Academic journal article The Journal of Southern History

Mending Broken Soldiers: The Union and Confederate Programs to Supply Artificial Limbs

Academic journal article The Journal of Southern History

Mending Broken Soldiers: The Union and Confederate Programs to Supply Artificial Limbs

Article excerpt

Mending Broken Soldiers: The Union and Confederate Programs to Supply Artificial Limbs. By Guy R. Hasegawa. Foreword by James M. Schmidt. (Carbondale and Edwardsville: Southern Illinois University Press, 2012. Pp. [xvi], 126. $24.95, ISBN 978-0-8093-3130-7.)

Nearly a century and a half after the Civil War's end, the soldier-amputee remains one of that conflict's most persistent icons. At roughly 45,000 in number, amputees represented a minority of the war's wounded survivors. Nevertheless, the visual and literary tropes of amputation--piles of discarded limbs, ex-soldiers hobbling on crutches, peg legs, and "empty sleeves"--are central to the war's popular memory (p. x). And yet scholars have paid surprisingly little attention to the ways Civil War-era governments attempted to re-limb their most visible casualties.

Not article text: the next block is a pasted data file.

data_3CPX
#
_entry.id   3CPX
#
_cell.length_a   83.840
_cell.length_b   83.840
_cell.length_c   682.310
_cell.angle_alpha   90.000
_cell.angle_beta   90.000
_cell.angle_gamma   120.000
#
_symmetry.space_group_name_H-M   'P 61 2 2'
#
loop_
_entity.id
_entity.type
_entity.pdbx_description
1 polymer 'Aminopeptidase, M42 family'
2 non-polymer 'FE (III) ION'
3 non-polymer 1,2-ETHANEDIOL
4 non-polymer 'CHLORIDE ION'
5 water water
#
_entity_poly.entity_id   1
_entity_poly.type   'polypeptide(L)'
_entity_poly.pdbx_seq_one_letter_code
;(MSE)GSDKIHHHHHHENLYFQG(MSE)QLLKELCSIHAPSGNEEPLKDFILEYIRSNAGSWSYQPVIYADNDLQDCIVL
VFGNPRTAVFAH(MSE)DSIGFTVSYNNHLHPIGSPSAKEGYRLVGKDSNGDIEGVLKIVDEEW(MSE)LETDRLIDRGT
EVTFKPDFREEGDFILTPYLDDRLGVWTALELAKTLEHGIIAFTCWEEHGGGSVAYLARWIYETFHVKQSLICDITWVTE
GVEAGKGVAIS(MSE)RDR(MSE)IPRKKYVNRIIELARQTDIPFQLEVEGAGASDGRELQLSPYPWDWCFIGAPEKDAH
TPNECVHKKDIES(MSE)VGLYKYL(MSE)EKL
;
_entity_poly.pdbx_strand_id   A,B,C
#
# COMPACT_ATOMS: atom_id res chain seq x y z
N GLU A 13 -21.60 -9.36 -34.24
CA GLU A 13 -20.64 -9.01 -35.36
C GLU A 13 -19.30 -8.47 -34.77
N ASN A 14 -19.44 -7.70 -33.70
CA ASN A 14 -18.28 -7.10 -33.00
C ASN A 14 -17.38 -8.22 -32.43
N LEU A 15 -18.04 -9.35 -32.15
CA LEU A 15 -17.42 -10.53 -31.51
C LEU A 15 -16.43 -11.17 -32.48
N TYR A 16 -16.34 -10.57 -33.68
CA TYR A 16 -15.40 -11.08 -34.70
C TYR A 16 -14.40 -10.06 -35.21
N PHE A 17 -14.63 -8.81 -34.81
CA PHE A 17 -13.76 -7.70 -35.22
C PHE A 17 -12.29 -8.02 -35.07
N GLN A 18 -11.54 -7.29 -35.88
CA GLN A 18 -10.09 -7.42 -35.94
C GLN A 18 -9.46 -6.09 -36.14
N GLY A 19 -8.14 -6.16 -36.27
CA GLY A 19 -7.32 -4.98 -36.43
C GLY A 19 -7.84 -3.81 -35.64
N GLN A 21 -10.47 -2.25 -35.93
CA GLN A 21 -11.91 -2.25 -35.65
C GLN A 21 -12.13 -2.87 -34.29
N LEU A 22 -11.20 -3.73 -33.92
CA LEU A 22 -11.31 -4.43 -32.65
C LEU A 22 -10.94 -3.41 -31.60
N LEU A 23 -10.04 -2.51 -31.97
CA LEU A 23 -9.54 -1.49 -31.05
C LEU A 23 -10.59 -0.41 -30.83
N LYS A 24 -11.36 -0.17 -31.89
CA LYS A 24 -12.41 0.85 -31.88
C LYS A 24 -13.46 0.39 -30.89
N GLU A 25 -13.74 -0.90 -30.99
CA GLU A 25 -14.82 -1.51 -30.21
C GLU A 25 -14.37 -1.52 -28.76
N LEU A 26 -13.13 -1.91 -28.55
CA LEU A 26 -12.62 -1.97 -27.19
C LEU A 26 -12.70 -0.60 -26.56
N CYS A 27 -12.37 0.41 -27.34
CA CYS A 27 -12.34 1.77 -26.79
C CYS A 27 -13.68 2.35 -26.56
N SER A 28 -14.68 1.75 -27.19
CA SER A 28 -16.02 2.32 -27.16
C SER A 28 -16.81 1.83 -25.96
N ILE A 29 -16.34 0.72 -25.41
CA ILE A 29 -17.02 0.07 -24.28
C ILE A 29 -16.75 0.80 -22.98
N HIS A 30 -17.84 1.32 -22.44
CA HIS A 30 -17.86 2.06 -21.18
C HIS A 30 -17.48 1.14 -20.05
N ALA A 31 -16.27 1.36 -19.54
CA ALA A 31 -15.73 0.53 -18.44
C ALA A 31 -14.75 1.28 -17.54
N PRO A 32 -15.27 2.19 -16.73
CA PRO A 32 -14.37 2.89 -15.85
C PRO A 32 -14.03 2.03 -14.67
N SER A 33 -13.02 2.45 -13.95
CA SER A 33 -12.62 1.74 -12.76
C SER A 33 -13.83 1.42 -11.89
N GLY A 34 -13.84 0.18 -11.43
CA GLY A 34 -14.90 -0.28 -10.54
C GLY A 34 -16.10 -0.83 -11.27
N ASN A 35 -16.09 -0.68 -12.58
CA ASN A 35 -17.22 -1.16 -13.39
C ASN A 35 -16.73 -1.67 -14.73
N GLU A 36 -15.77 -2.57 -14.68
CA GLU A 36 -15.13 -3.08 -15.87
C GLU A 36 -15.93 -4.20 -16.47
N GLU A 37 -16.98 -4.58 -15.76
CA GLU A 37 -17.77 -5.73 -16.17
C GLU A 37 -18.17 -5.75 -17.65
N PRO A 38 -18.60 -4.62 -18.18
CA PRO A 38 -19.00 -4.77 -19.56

In Mending Broken Soldiers: The Union and Confederate Programs to Supply Artificial Limbs, Guy R. Hasegawa offers the first comparative history of the wartime programs designed to outfit Civil War amputees with artificial limbs. When the war began, the U.S. prosthetics industry was relatively small, and there was no established policy for providing amputees with wooden limbs. In July 1862 Congress appropriated $15,000 to purchase prosthetics for military amputees, and later that year, a panel led by military surgeons assembled in New York City to determine which manufacturers would receive federal contracts. From the start, the Union program was beset by numerous problems, including squabbling between rival limb manufacturers and a "lack of approved artificial arms and hands" (p. 34). The Confederate counterpart, the Association for the Relief of Maimed Soldiers (ARMS), confronted even greater challenges. …

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